View Full Version : Fuselage producing lift

2nd Dec 2009, 06:28
Hello everyone,
Sorry if this is the wrong place to ask.
My question is what is the percentage, of the total lift, produced by the fuselage of a typical jet airliner e.g 737, 757. Couldn't find anything on the web :(

2nd Dec 2009, 11:01
The short answer is "as little as possible". Why? Because the "span" of the fuselage is small, so any lift it does produce has a significant penalty in induced drag.

A slightly longer answer is that it depends on the aircraft's angle of attack, which in turn depends on airspeed, flap setting, and manoevring load ("g"). In the cruise, those types fly typically at around 2 or 3 degrees nose-up, so that is the angle of attack of the fuselage, and fuselage lift will be small. In the initial climb, the body angle can reach 20 deg nose-up, and the angle of attack perhaps 10 degrees, but IAS is relatively low.

Figures? Too difficult, not enough data available.

2nd Dec 2009, 11:05
I recall from my days working on this sort of thing that about 10% of the lift was produced from the fuselage in cruise. As Ken says though many factors will alter that.

By George
2nd Dec 2009, 12:18
When they stretched the 747 upper deck the aircraft went faster. Even today the pax 744 cruises at .86 and the Freighter (with the shorter top) .85 ( I am talking LRC at mid-weights above 330).

2nd Dec 2009, 13:38
Right, thanks all for the contribution especially kenparry. IF anyone wants to add more feel free :ok:

2nd Dec 2009, 13:46
By George: Is that due to more lift, by having longer top deck? Wouldn't there be another reason as kenparry said lift from the fuselage is not a good thing as the induced drag created from that body will overcome the effect of the bigger lift force?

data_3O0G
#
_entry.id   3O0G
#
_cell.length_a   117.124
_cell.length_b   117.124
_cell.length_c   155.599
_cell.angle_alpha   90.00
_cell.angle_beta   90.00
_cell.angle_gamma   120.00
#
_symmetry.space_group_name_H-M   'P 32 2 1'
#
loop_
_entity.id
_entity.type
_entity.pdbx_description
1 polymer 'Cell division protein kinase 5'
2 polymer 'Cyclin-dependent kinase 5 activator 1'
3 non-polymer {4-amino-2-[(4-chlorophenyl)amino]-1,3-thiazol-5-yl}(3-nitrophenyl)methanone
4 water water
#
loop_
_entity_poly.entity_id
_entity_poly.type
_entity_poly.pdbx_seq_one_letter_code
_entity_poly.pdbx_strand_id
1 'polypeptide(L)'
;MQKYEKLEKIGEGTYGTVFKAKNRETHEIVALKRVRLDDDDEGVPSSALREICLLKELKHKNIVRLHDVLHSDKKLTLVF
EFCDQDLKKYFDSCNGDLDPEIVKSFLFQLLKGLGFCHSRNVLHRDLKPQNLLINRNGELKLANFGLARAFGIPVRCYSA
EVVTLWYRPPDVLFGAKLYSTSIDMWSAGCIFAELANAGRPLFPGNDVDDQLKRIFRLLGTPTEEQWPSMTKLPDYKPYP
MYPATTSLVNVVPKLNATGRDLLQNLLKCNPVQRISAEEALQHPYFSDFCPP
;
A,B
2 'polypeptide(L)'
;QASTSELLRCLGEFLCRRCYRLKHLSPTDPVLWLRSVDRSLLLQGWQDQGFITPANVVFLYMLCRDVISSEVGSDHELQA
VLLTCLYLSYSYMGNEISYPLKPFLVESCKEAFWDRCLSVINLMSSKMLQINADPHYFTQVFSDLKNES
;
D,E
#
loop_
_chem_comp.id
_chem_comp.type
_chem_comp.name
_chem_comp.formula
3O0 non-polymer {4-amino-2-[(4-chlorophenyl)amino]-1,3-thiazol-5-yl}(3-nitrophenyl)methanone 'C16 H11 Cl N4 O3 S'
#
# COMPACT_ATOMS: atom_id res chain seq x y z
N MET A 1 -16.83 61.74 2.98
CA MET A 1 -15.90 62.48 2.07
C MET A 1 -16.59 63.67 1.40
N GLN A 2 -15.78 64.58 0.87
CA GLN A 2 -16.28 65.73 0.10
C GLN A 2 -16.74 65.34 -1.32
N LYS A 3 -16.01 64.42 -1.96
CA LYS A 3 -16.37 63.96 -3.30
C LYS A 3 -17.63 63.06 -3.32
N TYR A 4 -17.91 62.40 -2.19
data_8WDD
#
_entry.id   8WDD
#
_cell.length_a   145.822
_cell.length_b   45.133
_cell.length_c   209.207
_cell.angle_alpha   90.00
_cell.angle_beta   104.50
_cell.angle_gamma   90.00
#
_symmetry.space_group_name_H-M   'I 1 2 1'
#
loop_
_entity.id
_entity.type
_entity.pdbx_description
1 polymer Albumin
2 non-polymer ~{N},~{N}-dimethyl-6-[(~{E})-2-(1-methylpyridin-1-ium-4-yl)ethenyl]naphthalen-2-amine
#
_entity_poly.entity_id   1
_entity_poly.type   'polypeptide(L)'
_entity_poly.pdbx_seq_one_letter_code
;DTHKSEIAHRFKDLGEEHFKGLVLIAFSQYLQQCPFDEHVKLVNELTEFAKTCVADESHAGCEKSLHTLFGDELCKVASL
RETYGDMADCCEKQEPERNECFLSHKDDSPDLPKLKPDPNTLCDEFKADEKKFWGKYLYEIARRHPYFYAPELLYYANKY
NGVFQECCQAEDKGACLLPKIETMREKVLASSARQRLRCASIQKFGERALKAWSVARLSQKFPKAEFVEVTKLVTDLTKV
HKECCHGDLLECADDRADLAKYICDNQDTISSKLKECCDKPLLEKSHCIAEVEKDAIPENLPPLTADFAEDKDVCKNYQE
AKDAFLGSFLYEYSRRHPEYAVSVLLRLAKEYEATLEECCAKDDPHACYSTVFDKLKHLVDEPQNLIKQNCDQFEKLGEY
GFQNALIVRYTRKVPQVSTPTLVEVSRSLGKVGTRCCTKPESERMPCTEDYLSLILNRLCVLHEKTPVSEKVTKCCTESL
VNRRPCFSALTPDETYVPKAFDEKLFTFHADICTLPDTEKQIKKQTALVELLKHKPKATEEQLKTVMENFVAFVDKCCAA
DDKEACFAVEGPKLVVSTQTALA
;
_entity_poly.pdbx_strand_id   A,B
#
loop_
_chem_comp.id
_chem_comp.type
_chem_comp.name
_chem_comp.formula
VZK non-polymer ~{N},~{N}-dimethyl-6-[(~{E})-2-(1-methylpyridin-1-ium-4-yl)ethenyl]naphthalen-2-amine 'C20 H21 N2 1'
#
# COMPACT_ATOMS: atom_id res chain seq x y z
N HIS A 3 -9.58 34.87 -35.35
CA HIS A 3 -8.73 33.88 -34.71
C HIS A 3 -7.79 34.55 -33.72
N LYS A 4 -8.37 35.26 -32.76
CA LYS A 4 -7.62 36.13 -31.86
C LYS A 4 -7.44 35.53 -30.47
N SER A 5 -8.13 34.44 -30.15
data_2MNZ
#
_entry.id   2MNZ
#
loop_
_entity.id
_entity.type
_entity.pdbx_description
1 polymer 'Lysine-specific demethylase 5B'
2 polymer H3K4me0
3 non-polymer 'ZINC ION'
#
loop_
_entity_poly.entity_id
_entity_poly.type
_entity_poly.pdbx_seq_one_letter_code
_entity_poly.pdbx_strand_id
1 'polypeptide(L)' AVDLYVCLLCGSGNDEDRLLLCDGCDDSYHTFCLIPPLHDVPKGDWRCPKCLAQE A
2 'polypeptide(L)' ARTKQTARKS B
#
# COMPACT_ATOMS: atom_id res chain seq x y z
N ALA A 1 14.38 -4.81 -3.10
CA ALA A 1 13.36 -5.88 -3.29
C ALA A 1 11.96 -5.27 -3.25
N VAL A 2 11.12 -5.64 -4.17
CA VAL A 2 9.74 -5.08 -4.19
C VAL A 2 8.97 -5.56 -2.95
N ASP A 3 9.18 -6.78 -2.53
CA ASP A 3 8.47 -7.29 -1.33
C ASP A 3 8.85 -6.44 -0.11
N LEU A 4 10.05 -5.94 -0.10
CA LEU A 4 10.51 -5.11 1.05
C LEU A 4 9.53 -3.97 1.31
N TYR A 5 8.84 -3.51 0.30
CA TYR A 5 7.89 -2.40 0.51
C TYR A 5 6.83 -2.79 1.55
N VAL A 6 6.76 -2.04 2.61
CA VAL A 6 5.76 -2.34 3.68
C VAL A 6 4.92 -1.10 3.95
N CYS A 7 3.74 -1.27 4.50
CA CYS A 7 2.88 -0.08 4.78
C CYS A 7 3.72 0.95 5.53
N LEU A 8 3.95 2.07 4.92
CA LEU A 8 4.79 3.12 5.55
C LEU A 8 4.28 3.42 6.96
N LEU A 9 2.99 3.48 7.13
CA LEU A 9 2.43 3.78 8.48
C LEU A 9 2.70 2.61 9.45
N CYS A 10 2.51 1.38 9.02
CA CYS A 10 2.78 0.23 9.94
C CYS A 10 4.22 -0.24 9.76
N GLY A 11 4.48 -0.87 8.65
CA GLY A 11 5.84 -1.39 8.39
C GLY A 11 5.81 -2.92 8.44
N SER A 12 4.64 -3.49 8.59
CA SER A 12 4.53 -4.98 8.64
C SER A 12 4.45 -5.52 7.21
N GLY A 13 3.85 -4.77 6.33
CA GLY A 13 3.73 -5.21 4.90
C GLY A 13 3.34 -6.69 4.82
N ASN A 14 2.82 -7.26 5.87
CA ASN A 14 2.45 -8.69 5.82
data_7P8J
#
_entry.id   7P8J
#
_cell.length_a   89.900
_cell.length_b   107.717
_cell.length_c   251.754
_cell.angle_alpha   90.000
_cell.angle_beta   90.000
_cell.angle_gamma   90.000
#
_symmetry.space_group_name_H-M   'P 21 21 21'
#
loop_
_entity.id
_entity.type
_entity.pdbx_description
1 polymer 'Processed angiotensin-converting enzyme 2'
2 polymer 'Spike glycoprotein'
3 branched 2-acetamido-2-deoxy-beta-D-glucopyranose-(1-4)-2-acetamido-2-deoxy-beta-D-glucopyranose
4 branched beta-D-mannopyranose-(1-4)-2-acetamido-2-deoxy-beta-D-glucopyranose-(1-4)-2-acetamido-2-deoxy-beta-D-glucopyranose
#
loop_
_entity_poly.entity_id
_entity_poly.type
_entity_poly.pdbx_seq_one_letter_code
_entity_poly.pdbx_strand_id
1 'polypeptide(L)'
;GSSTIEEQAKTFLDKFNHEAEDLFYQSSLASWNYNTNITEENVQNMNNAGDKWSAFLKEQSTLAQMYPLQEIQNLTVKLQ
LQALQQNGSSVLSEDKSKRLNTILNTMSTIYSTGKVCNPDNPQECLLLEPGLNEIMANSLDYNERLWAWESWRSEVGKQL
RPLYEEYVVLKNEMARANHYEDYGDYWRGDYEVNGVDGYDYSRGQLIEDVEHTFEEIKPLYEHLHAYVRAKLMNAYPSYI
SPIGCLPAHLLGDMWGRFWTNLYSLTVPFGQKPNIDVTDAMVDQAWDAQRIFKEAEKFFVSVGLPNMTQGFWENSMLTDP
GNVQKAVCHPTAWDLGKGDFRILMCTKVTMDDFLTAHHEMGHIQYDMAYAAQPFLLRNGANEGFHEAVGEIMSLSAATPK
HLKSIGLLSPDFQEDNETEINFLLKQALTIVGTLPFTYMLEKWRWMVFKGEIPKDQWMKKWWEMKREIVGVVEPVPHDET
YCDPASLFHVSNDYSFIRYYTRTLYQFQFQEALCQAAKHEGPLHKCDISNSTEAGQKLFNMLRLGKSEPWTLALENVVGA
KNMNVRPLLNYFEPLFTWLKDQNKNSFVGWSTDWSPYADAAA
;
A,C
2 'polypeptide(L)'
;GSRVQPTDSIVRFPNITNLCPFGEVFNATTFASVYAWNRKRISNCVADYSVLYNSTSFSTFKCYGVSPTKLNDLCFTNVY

2nd Dec 2009, 13:48
Thanks all for the contribution.

2nd Dec 2009, 14:06
Not entirely sure, but I guess the designer optimises the wing incidence angle based on several considerations, one of which should be good fuel economy in cruise, or low drag. So the 2 to 3 deg fuselage AoA of the B737 in cruise probably minimises overall drag by aligning the fuselage to the overall airflow direction; which should be a little downwards due to the action of the wings.

2nd Dec 2009, 17:36
The 747 top deck mod smoothed out some area ruling issues which is one of the reasons it could go faster.

Lift is always carried on the body. A fuselage in longitudinal cross-section has camber so it will create lift at zero angle of incidence. If you think of a spanwise loading distribution graph, the best one as we all know is elliptical for minimum induced drag. If there is no lift on the body it can't be elliptical. It is optimised for the primary cruise design point with (amongst other things) wing-body rigging angle and wing twist distribution.

2nd Dec 2009, 18:45
Look at the shape of the old Shorts 330/360 fuselage from the side. Looks just like a wing section. Whether any, or how much lift it produced I do not know , but I always thought the wings were too small for the aircraft!!

FE Hoppy
2nd Dec 2009, 22:35
Look at the shape of the old Shorts 330/360 fuselage from the side.

You can't make me. That's just cruel!

Pugilistic Animus
2nd Dec 2009, 23:42
YouTube - Extra300 knifeedge (http://www.youtube.com/watch?v=ELMX1tuyzBY) :)

By George
3rd Dec 2009, 02:01
Slav, Sinbad has answered your question better than I could. I havn't thought of 'area rule' before, but it makes sense.

3rd Dec 2009, 08:40
As well as the Shorts 330 / 360 fuselage producing lift so did the Shorts Skyvan SC7.


3rd Dec 2009, 10:35
the airships/dirigibles at a nose up attitude in flight produced dynamic lift.

3rd Dec 2009, 13:22
Note the B-2 has no fuselage, hence no fuselage lift. :ooh:

3rd Dec 2009, 21:52
Shorts 330/360.

I recall being told by Shorts test pilot that 60% of lift came from the wings and 40% from the fuselage, landing gear sponsons and wing struts.

I suppose it's some sort of Bi-Plane.

3rd Dec 2009, 22:41
What about the piaggio avanti. That thing looks like an aerofoil with wings (if that makes sense)